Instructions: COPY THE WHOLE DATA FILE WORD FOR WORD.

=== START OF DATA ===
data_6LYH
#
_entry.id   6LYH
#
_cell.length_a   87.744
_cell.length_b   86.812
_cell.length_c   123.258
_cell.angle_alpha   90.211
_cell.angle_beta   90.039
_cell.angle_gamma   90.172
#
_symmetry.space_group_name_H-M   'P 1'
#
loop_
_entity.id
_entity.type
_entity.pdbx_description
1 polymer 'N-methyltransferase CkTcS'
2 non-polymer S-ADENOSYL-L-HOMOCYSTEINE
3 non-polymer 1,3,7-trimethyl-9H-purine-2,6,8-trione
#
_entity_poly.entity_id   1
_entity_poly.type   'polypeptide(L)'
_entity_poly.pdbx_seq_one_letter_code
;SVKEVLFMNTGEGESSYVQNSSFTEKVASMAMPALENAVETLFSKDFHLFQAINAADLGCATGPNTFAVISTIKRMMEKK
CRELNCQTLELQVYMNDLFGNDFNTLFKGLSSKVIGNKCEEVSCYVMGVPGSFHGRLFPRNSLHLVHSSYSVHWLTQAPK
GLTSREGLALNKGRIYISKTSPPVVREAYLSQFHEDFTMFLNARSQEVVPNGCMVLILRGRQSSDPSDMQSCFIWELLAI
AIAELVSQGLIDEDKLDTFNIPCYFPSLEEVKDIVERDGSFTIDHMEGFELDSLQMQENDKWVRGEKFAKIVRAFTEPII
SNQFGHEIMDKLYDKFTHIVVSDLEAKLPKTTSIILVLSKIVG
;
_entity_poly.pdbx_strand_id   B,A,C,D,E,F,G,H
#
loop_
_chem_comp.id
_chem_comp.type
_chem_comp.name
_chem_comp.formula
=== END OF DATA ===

data_6LYH
#
_entry.id   6LYH
#
_cell.length_a   87.744
_cell.length_b   86.812
_cell.length_c   123.258
_cell.angle_alpha   90.211
_cell.angle_beta   90.039
_cell.angle_gamma   90.172
#
_symmetry.space_group_name_H-M   'P 1'
#
loop_
_entity.id
_entity.type
_entity.pdbx_description
1 polymer 'N-methyltransferase CkTcS'
2 non-polymer S-ADENOSYL-L-HOMOCYSTEINE
3 non-polymer 1,3,7-trimethyl-9H-purine-2,6,8-trione
#
_entity_poly.entity_id   1
_entity_poly.type   'polypeptide(L)'
_entity_poly.pdbx_seq_one_letter_code
;SVKEVLFMNTGEGESSYVQNSSFTEKVASMAMPALENAVETLFSKDFHLFQAINAADLGCATGPNTFAVISTIKRMMEKK
CRELNCQTLELQVYMNDLFGNDFNTLFKGLSSKVIGNKCEEVSCYVMGVPGSFHGRLFPRNSLHLVHSSYSVHWLTQAPK
GLTSREGLALNKGRIYISKTSPPVVREAYLSQFHEDFTMFLNARSQEVVPNGCMVLILRGRQSSDPSDMQSCFIWELLAI
AIAELVSQGLIDEDKLDTFNIPCYFPSLEEVKDIVERDGSFTIDHMEGFELDSLQMQENDKWVRGEKFAKIVRAFTEPII
SNQFGHEIMDKLYDKFTHIVVSDLEAKLPKTTSIILVLSKIVG
;
_entity_poly.pdbx_strand_id   B,A,C,D,E,F,G,H
#
loop_
_chem_comp.id
_chem_comp.type
_chem_comp.name
_chem_comp.formula